Gum! I know, I know... many people think I am insane for allowing my students to chew gum. I'll tell you... once you go gum, you never go back!

My kids have very, very challenging behavior. Along with this many of them have very severe ADHD and with that comes pretty dysregulated sensory systems. I have also noticed that many of my students have predictable behaviors that start with verbal outbursts. Insert gum.

In order for gum to actually work in my classroom, there needed to be very explicit rules and immediate consequences.

1.) Never let me see the gum.
2.) You may have 2 pieces per day.
3.) No gum can exit the classroom
4.) If you abuse it, you lose it.

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7 Days of Behavior Necessities: Day 1, Hand Lap Counter

Sunday, May 21, 2017

I am frequently asked about what I use in the classroom to keep it running. My students are super unique and there are SO many things I could not live without! For this blog series, I'll be sharing 7 TANGIBLE items that I could not run my classroom without!

Today I want to share with you something I have been using for years... a hand lap counter! These are designed for counting laps for sports (like PE class or if you're running around a track at your gym), but they are seriously perfect for data collection!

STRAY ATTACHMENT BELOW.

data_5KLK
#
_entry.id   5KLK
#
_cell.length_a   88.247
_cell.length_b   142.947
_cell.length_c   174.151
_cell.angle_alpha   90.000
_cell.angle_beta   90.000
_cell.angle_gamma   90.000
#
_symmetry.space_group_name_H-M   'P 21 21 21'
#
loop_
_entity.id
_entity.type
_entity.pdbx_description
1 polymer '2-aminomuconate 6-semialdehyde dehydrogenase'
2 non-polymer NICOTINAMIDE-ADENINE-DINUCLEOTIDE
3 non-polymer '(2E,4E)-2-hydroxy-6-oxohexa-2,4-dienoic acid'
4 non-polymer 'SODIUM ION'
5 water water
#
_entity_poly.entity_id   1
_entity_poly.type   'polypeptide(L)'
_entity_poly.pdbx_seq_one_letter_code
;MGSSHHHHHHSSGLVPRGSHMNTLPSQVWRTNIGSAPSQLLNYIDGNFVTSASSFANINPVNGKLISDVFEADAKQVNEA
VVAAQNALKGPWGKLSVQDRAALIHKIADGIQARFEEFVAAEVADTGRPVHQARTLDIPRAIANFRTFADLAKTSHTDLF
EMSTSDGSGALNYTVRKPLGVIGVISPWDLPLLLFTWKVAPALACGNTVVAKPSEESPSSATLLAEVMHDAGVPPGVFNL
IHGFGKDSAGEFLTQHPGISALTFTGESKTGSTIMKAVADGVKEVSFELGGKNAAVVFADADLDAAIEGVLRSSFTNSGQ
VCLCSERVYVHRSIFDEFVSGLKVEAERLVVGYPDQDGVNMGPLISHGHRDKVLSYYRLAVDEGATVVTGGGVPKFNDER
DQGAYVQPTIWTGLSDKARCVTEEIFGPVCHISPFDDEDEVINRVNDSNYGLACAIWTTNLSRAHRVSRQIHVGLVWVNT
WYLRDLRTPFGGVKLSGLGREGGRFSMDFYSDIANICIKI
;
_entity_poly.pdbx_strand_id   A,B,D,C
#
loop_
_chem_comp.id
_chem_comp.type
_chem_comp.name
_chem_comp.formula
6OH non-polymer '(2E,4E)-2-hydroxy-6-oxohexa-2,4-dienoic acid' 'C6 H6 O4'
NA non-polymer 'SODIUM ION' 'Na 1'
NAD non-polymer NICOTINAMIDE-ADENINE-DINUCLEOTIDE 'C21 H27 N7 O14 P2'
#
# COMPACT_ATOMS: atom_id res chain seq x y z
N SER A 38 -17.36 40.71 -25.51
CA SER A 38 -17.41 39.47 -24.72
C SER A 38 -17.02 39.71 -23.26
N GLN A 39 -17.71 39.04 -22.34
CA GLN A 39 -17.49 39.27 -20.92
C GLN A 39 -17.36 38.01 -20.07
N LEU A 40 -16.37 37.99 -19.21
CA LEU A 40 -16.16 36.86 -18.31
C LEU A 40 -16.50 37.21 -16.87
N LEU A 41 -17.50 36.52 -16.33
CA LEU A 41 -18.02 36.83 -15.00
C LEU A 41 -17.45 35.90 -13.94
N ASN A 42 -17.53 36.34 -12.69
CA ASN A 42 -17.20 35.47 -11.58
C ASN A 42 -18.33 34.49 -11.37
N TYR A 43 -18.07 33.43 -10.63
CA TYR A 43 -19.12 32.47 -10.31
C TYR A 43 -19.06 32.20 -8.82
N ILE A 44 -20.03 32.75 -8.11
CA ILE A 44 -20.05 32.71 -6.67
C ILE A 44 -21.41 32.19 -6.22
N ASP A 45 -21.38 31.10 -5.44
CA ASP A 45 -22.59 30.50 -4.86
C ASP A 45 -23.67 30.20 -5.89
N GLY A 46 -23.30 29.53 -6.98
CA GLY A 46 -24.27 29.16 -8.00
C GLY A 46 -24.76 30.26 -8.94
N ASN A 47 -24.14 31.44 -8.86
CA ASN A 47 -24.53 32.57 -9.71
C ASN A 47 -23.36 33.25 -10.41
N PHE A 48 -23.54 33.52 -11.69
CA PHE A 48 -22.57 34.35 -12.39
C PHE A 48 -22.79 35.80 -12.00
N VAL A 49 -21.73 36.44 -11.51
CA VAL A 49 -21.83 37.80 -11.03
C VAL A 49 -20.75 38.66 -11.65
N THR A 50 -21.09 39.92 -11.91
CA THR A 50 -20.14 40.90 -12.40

Most recently, I pulled out my lap counter to get a baseline for how many times my student blurted out. This helped me write his IEP goal, as I cannot just say I want him to "stop blurting out". Though.... that would be ideal ;) I held on to the counter ALL day and every single time my kiddo blurted, I pressed the silver lever. At the end of the day, I could mark down how many "blurts" I recorded. After 3 days, I averaged the numbers, and viola!

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How You Can Use Interactive and Engaging Materials to Teach Emotional Literacy

Sunday, April 30, 2017


I have been filing away ideas for this bundle for what feels like forever, and I have finally gotten all of the resources together to make it a real product!

I designed this product with my students in mind, but knowing that with extension activities and differentiation, this product could work for a very wide variety of classrooms and students.

Clip Cards
The clip cards are perfect for identifying emotion words and pictures! I created two sets so students don't start memorizing (ugh) and begin to really comprehend the words and the picture. This will help in writing reflections, journaling, etc. I also love that these can be used with dry erase markers, paper clips or clothespins! I do recommend laminating... if your students are anything like mine (mini-destructors). 

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17 Teacher Approved Picture Books Featuring Characters of Color